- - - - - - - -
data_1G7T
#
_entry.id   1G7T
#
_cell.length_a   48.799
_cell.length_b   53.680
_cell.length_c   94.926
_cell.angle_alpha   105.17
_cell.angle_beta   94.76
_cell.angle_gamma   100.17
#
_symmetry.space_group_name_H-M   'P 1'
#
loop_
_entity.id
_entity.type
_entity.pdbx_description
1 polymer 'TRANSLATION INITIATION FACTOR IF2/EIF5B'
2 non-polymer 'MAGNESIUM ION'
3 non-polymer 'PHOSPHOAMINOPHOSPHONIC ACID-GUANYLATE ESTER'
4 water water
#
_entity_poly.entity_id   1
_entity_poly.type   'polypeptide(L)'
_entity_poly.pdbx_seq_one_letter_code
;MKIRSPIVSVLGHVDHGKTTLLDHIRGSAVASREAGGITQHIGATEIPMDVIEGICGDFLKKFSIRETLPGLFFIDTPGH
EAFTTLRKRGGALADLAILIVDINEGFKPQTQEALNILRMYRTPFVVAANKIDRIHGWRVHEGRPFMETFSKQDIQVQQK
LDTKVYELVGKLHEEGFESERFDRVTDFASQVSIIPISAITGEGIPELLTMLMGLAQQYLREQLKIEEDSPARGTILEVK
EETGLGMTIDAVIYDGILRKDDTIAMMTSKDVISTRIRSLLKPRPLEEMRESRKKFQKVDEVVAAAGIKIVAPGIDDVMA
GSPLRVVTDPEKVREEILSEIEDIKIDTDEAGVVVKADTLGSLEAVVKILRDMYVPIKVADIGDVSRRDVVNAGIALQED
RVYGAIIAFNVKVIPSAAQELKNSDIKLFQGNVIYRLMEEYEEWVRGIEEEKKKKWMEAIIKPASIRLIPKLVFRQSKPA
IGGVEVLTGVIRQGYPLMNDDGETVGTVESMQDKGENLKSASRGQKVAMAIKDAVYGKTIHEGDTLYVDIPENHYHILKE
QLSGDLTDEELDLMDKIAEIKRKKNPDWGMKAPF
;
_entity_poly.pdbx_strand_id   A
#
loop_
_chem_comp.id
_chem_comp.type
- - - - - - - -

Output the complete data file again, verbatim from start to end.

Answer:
data_1G7T
#
_entry.id   1G7T
#
_cell.length_a   48.799
_cell.length_b   53.680
_cell.length_c   94.926
_cell.angle_alpha   105.17
_cell.angle_beta   94.76
_cell.angle_gamma   100.17
#
_symmetry.space_group_name_H-M   'P 1'
#
loop_
_entity.id
_entity.type
_entity.pdbx_description
1 polymer 'TRANSLATION INITIATION FACTOR IF2/EIF5B'
2 non-polymer 'MAGNESIUM ION'
3 non-polymer 'PHOSPHOAMINOPHOSPHONIC ACID-GUANYLATE ESTER'
4 water water
#
_entity_poly.entity_id   1
_entity_poly.type   'polypeptide(L)'
_entity_poly.pdbx_seq_one_letter_code
;MKIRSPIVSVLGHVDHGKTTLLDHIRGSAVASREAGGITQHIGATEIPMDVIEGICGDFLKKFSIRETLPGLFFIDTPGH
EAFTTLRKRGGALADLAILIVDINEGFKPQTQEALNILRMYRTPFVVAANKIDRIHGWRVHEGRPFMETFSKQDIQVQQK
LDTKVYELVGKLHEEGFESERFDRVTDFASQVSIIPISAITGEGIPELLTMLMGLAQQYLREQLKIEEDSPARGTILEVK
EETGLGMTIDAVIYDGILRKDDTIAMMTSKDVISTRIRSLLKPRPLEEMRESRKKFQKVDEVVAAAGIKIVAPGIDDVMA
GSPLRVVTDPEKVREEILSEIEDIKIDTDEAGVVVKADTLGSLEAVVKILRDMYVPIKVADIGDVSRRDVVNAGIALQED
RVYGAIIAFNVKVIPSAAQELKNSDIKLFQGNVIYRLMEEYEEWVRGIEEEKKKKWMEAIIKPASIRLIPKLVFRQSKPA
IGGVEVLTGVIRQGYPLMNDDGETVGTVESMQDKGENLKSASRGQKVAMAIKDAVYGKTIHEGDTLYVDIPENHYHILKE
QLSGDLTDEELDLMDKIAEIKRKKNPDWGMKAPF
;
_entity_poly.pdbx_strand_id   A
#
loop_
_chem_comp.id
_chem_comp.type